In wake of Gaza crisis, Ban urges ‘massive’ effort to resolve Arab-Israeli conflict

21 January 2009

21 January 2009

Having just returned from Gaza, where he saw first-hand the suffering and destruction wrought by Israel’s three-week military offensive, including the still-smouldering ruins of a shelled United Nations compound, Secretary-General Ban Ki-moon today urged a "massive" international effort to resolve the Arab-Israeli conflict.

"The violence, destruction and suffering before us have been a mark of collective political failure," Mr Ban told a meeting of the Security Council, in a statement read out on his behalf by Under-Secretary-General for Political Affairs B. Lynn Pascoe.

"We must do more," he stated. "Nothing short of a massive international effort is now required to support, and insist on, a resolution of this conflict."

Although present at the meeting, Mr Ban was unable to deliver the briefing, having lost his voice at the end of a whirlwind diplomatic mission that also took the UN chief to Cairo, Amman, Tel Aviv, Jerusalem, Ramallah, Ankara, Beirut, Damascus and Sharm el-Sheik.

"A true end to violence, and lasting security for both Palestinians and Israelis, will only come through a just and comprehensive settlement to the Arab-Israeli conflict," the Secretary-General stressed, adding that central to this effort is implementation of Security Council resolutions and the framework provided by the Arab Peace Initiative.

"We do not need new plans and processes. We have the tools we need. We need only political will and action," he stated.

The offensive, which Israel launched on 27 December with the stated aim of ending Hamas rocket attacks, claimed over 1,300 lives, some 400 of them children, and wounded more than 5,450. The bombing and shelling also caused widespread destruction and suffering for Gaza’s 1.5 million residents, who were already in dire need of basic necessities due to Israel’s closure of border crossings.

The fighting has ended with declarations of unilateral ceasefires and the withdrawal of Israeli troops from Gaza. While this offers a much-needed respite for suffering civilians, Mr Ban cautioned that conditions are still "fragile" and much more remains to be done on both the diplomatic and humanitarian fronts.

He added that for many in Gaza, this also remains an hour of despair, grief and desperate need. "They were caught throughout this crisis between Hamas’ unacceptable and irresponsible actions and Israel’s blockade and use of excessive and disproportionate military force."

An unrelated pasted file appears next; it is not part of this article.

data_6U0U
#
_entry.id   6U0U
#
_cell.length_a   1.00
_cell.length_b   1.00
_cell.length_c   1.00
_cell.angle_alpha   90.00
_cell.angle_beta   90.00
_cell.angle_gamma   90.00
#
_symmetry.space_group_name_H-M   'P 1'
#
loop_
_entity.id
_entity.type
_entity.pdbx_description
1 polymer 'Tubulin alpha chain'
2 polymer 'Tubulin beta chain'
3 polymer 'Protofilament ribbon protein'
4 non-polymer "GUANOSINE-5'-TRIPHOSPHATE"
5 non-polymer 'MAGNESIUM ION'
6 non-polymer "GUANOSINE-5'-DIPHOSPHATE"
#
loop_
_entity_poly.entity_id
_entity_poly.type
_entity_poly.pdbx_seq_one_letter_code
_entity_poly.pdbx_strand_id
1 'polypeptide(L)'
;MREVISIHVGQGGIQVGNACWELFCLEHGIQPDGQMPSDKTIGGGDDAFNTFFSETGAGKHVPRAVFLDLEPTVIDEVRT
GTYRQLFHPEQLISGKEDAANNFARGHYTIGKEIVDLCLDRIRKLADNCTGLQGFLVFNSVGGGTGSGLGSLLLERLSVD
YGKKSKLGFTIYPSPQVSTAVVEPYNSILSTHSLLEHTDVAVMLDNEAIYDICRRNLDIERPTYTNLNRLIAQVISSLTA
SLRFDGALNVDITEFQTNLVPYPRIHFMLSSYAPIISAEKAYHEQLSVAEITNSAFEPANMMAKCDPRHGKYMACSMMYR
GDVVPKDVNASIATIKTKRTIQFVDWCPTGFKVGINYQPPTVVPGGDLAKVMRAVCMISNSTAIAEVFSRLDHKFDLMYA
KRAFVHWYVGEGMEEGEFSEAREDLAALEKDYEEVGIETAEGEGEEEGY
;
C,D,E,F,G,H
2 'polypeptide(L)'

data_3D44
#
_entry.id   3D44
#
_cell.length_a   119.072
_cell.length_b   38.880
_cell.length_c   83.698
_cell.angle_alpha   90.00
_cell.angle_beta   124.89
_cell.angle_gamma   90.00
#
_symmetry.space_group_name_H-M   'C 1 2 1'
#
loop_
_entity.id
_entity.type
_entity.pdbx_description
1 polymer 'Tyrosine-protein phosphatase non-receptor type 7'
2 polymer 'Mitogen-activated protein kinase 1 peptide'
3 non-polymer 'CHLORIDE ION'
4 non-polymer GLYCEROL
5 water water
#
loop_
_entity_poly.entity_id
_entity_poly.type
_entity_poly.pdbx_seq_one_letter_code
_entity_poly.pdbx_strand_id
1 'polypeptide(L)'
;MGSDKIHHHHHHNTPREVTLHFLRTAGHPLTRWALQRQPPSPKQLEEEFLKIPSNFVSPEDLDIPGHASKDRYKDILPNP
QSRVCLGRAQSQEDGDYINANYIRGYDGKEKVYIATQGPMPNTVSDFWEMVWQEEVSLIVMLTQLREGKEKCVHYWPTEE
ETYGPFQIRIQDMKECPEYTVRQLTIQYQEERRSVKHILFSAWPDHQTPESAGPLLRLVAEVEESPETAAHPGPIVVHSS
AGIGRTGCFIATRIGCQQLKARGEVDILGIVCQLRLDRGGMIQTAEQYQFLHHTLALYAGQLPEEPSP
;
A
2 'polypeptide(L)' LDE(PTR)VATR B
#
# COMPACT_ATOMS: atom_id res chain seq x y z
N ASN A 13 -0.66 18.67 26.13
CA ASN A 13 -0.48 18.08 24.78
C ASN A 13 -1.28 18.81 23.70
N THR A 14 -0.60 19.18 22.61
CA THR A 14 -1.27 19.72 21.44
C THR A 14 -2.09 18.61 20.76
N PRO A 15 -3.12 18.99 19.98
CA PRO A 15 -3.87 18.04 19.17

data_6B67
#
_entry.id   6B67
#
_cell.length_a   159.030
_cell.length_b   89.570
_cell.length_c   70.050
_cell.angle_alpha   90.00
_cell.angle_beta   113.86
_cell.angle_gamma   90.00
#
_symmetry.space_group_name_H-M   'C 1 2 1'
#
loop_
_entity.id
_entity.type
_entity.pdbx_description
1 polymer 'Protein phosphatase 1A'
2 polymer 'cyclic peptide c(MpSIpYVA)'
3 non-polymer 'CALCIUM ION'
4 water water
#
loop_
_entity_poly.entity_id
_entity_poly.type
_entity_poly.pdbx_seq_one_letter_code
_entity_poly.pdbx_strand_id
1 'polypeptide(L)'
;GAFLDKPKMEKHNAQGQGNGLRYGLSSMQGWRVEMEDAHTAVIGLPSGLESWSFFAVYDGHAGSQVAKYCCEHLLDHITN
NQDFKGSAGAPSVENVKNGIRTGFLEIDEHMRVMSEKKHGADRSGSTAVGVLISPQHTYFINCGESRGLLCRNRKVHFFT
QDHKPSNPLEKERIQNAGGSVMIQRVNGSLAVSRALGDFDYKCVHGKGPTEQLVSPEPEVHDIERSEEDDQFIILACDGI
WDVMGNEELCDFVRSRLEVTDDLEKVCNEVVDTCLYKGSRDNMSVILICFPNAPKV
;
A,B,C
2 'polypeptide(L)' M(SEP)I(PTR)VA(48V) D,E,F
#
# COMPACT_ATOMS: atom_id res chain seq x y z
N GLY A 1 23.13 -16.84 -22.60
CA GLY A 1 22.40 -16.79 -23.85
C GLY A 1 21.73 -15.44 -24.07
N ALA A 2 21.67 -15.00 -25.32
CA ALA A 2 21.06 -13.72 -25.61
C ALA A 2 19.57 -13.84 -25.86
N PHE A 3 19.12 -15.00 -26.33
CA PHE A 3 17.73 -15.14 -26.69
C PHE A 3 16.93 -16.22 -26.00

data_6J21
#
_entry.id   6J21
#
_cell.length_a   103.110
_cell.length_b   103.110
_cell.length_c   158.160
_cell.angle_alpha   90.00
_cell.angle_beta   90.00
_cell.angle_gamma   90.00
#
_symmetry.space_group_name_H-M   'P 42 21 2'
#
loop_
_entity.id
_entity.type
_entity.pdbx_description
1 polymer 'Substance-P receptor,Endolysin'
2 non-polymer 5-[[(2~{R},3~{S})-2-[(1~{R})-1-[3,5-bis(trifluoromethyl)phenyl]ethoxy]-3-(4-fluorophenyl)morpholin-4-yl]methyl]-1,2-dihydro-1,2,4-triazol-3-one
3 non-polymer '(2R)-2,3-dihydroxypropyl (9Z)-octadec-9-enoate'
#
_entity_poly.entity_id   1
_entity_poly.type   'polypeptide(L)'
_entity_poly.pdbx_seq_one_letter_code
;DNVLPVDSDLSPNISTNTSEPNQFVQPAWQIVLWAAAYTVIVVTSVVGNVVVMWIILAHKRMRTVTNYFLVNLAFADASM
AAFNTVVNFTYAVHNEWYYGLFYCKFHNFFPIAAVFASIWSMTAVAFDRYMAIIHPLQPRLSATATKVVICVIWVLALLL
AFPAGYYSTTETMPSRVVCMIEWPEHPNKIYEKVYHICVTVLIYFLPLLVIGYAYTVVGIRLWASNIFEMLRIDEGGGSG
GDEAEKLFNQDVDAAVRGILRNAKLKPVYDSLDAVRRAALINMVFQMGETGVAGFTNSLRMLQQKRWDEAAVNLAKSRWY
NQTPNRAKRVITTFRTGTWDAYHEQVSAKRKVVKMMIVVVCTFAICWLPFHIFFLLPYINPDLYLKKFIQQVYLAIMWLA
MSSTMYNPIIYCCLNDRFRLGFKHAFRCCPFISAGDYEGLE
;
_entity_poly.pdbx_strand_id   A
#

Mr Ban has dispatched the UN’s top humanitarian official to assess the needs on the ground following the three-week offensive. John Holmes will lead a humanitarian needs assessment team into Gaza tomorrow, together with the UN’s Special Coordinator for the Middle East Peace Process, Robert Serry. Soon after, the UN intends to launch a Flash Humanitarian Appeal.

The Secretary-General said he assured the people of Gaza that the UN will work "urgently and diligently" to provide aid and to start the reconstruction and recovery process. He noted that immediate and increased access to Gaza is key to those efforts.

He added that for any sustainable political progress to occur, and for Gaza to properly recover and rebuild, Palestinians must face the challenge of reconciliation. In both Gaza and Ramallah, the UN chief appealed for Palestinians to overcome divisions and work to restore one Palestinian government within the framework of the legitimate Palestinian Authority under President Abbas.

"I have stated clearly that the United Nations will work with a united Palestinian government encompassing Gaza and the West Bank."

Following the meeting, the Council issued a press statement welcoming the Gaza ceasefire and the efforts of international and regional partners, especially the Egyptian initiative, in helping to bring an end to the fighting.

Read out by Ambassador Jean-Maurice Ripert of France, which holds the rotating presidency this month, the statement stressed the need for Resolution 1860, passed earlier this month, to be fully implemented, "in particular for the ceasefire to be durable and fully respected by all parties, for the provision of arrangements and guarantees to prevent illicit trafficking in arms and ammunition to Gaza, and to ensure the sustained reopening of the crossing points."

The 15-member body reiterated their "grave concern at the humanitarian situation in Gaza and stressed the need for unimpeded provision and distribution of humanitarian aid throughout Gaza," drawing attention to the "excellent work" in the area being carried out under very difficult circumstances by UN agencies, in particular the UN Relief and Works Agency for Palestine Refugees in the Near East (UNRWA).

The Council also underscored the importance of intra-Palestinian reconciliation, and stressed that only a two-state solution can bring peace for both Israelis and Palestinians.

Story courtesy of the UN news service